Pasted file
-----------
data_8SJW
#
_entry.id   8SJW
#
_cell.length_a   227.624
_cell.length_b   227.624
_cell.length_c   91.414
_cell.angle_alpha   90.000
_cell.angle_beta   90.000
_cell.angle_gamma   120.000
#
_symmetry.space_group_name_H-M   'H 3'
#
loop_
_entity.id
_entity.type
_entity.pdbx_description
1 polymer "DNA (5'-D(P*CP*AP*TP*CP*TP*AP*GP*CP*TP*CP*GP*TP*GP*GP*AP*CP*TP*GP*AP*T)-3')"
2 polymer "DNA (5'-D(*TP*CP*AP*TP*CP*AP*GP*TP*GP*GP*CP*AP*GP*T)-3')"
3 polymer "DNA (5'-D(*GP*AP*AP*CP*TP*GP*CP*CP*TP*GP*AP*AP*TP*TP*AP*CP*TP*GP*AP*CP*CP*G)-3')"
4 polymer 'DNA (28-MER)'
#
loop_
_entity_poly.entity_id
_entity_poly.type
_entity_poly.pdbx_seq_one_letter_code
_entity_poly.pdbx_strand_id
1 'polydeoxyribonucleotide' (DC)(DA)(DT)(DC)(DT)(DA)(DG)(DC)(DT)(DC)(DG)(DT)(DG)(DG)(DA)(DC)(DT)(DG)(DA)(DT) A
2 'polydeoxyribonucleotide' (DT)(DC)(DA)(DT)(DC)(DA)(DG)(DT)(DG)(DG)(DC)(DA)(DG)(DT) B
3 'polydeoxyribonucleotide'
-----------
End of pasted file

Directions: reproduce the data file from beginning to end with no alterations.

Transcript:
data_8SJW
#
_entry.id   8SJW
#
_cell.length_a   227.624
_cell.length_b   227.624
_cell.length_c   91.414
_cell.angle_alpha   90.000
_cell.angle_beta   90.000
_cell.angle_gamma   120.000
#
_symmetry.space_group_name_H-M   'H 3'
#
loop_
_entity.id
_entity.type
_entity.pdbx_description
1 polymer "DNA (5'-D(P*CP*AP*TP*CP*TP*AP*GP*CP*TP*CP*GP*TP*GP*GP*AP*CP*TP*GP*AP*T)-3')"
2 polymer "DNA (5'-D(*TP*CP*AP*TP*CP*AP*GP*TP*GP*GP*CP*AP*GP*T)-3')"
3 polymer "DNA (5'-D(*GP*AP*AP*CP*TP*GP*CP*CP*TP*GP*AP*AP*TP*TP*AP*CP*TP*GP*AP*CP*CP*G)-3')"
4 polymer 'DNA (28-MER)'
#
loop_
_entity_poly.entity_id
_entity_poly.type
_entity_poly.pdbx_seq_one_letter_code
_entity_poly.pdbx_strand_id
1 'polydeoxyribonucleotide' (DC)(DA)(DT)(DC)(DT)(DA)(DG)(DC)(DT)(DC)(DG)(DT)(DG)(DG)(DA)(DC)(DT)(DG)(DA)(DT) A
2 'polydeoxyribonucleotide' (DT)(DC)(DA)(DT)(DC)(DA)(DG)(DT)(DG)(DG)(DC)(DA)(DG)(DT) B
3 'polydeoxyribonucleotide'